Date of Birth: December 22, 1936
Growing up on the edge of Harlem with his younger sister Emma, father and
Puerto Rican mother, Elizondo attended a boys' choir at the age of 10 and
performed for local radio and television stations. While in high school he
took voice lessons, but also excelled in baseball and was scouted by the
However, Elizondo decided to become a history teacher and enrolled at the
City College of New York. He also studied dance at the Ballet Arts Company
at Carnegie Hall. When he suffered a knee injury, he turned to acting
instead, establishing himself as a versatile stage actor, winning an Obie
for his performance as Godin the guise of a Puerto Rican steam room attendantin the off-Broadway comedy, Steambath (1971). He also
earned additional recognition in Sly Fox and Volpone.
After two failed marriages Hector continued acting, and met actress Carolee Campbell, a star on the NBC soap The Doctors, at the Actor's Studio.
They were hitched in 1969 and have been happily married ever since.
During the late '60s, Elizondo made his first feature film bow and has been in over 80 movies and TV-movies since. This bald, gap-toothed character actor has played everything from a Mexican bandit in Valdez Is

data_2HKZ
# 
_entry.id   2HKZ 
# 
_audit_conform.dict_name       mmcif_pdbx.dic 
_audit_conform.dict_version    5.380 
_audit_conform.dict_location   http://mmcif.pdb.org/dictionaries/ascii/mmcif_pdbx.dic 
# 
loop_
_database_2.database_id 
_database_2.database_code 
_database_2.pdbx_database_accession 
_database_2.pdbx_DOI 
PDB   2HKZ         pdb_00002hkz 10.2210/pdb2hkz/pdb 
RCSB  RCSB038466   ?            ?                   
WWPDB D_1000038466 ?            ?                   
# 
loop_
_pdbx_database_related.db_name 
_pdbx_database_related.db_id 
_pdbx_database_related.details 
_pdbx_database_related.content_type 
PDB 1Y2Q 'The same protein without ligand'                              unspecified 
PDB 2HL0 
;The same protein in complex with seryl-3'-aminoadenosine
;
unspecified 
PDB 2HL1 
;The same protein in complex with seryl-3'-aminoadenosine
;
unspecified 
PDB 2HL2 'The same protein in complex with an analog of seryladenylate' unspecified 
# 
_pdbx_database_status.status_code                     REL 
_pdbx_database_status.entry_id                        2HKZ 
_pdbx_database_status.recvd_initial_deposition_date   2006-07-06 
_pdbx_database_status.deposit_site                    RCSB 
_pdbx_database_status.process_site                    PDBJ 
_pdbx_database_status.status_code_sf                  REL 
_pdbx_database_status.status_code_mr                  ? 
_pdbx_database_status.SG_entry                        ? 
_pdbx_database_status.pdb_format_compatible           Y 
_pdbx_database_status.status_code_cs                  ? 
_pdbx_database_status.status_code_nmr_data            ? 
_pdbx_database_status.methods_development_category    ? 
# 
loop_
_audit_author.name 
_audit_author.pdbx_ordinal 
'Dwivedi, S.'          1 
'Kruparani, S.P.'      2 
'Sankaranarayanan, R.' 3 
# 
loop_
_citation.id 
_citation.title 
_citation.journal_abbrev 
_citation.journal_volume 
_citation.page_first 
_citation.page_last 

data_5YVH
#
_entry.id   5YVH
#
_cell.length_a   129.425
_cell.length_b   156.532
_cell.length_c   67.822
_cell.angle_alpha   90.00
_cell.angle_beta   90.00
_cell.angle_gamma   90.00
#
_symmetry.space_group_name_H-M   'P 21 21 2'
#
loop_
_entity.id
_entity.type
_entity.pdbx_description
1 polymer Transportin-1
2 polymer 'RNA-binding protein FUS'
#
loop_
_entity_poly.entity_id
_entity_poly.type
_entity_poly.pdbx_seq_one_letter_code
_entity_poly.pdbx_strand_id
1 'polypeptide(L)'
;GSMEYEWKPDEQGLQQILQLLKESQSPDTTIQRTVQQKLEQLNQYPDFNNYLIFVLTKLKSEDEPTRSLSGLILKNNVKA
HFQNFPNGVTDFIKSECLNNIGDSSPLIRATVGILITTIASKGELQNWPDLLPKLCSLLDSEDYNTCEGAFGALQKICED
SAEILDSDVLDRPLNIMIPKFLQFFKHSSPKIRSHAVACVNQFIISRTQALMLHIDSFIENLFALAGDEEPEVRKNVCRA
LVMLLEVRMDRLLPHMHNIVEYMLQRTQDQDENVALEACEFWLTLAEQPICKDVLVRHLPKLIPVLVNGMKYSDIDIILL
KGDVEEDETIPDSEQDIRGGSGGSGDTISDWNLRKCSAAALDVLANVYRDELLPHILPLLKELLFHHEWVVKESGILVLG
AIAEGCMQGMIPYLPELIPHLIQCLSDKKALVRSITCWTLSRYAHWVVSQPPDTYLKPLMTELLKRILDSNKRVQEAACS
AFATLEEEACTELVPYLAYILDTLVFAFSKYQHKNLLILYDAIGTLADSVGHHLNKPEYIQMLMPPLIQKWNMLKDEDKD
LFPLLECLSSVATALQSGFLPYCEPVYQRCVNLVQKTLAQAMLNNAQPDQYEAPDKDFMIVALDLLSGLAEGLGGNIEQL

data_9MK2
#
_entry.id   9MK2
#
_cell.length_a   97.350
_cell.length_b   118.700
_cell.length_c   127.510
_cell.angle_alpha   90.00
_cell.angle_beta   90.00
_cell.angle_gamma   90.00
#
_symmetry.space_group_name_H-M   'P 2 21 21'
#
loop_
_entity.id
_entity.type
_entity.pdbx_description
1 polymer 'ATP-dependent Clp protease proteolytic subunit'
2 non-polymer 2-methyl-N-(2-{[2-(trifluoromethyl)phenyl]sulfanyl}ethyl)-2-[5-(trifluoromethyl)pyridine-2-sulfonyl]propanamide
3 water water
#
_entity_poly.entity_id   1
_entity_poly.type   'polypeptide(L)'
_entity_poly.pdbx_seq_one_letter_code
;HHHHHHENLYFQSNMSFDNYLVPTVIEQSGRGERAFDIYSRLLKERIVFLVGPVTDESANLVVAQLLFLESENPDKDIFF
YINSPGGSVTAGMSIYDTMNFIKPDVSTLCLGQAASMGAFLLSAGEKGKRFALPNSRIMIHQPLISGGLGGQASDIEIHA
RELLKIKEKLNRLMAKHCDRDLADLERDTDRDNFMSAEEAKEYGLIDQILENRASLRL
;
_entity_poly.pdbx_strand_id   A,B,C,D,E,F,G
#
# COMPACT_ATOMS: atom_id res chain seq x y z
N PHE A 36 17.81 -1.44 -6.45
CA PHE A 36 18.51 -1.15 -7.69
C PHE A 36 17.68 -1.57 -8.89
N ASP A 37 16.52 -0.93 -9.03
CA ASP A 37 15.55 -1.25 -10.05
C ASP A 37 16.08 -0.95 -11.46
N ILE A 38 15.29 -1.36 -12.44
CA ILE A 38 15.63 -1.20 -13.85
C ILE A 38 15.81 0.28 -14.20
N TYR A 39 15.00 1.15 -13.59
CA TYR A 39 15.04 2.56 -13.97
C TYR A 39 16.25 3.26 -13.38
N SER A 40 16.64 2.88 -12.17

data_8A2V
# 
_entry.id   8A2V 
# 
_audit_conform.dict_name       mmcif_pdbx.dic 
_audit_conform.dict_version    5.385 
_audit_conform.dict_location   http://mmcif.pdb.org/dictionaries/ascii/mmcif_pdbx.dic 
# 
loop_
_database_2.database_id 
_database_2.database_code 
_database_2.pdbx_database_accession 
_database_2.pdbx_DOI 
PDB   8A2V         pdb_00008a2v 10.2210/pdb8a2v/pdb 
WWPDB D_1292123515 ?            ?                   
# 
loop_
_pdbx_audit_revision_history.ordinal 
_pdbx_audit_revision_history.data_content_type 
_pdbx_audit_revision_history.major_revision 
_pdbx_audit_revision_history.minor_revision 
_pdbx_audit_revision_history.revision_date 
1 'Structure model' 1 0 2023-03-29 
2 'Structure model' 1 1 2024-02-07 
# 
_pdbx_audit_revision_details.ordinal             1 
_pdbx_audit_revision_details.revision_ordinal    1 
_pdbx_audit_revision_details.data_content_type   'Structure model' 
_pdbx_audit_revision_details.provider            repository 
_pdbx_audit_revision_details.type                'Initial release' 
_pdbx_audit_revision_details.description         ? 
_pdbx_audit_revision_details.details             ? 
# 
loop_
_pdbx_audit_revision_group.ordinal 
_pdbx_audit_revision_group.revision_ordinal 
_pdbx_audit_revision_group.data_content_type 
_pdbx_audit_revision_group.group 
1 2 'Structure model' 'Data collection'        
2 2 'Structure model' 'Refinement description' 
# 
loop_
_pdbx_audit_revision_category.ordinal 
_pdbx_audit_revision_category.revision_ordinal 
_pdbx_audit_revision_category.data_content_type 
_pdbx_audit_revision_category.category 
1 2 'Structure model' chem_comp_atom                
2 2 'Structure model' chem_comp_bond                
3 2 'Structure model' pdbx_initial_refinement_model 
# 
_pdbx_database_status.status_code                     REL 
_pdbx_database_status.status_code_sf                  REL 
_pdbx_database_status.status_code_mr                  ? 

Coming (1971), a psychopathic killer in The Taking of Pelham One Two Three (1974), a dogged detective in The Fan (1981), a middle-class family man in The Flamingo Kid (1984), to an
incorruptible football coach in Necessary Roughness (1991).
Elizondo has also been a favorite of director Garry Marshall who has cast him in at least 12 of his movies including Pretty Woman (1990), for
which Elizondo earned a Golden Globe nomination for Best Supporting Actor; Dear God (1996); The Other Sister (1999); Runaway Bride
(1999) and The Princess Diaries (2001).
Elizondo has also made his mark in television through the years. Among his extensive credits, the high point would be his avuncular D.A. on Foley
Square, with the low being Captain Renault in the David Soul version of Casablanca (1983). He copped a rare starring role in the 1992
miniseries The Burden of Proof. He also played a leading role in the CBS medical drama, Chicago Hope from the mid-'90s to 2000. His role as Dr. Phillip Watters earned him five Emmy award nominations (winning one). He has even taken a stab at directing episodes of the series. Since then, he has played regular roles in three more weekly TV series: the CBS hour-long drama Kate Brasher (2001); the ABC sci-fi drama Miracles (2003); and the CBS sci-fi series Century City (2004).
Now a grandfather, Elizondo's hobbies include Kendo (a type of Japanese fencing), playing the guitar, singing, and playing the bongos.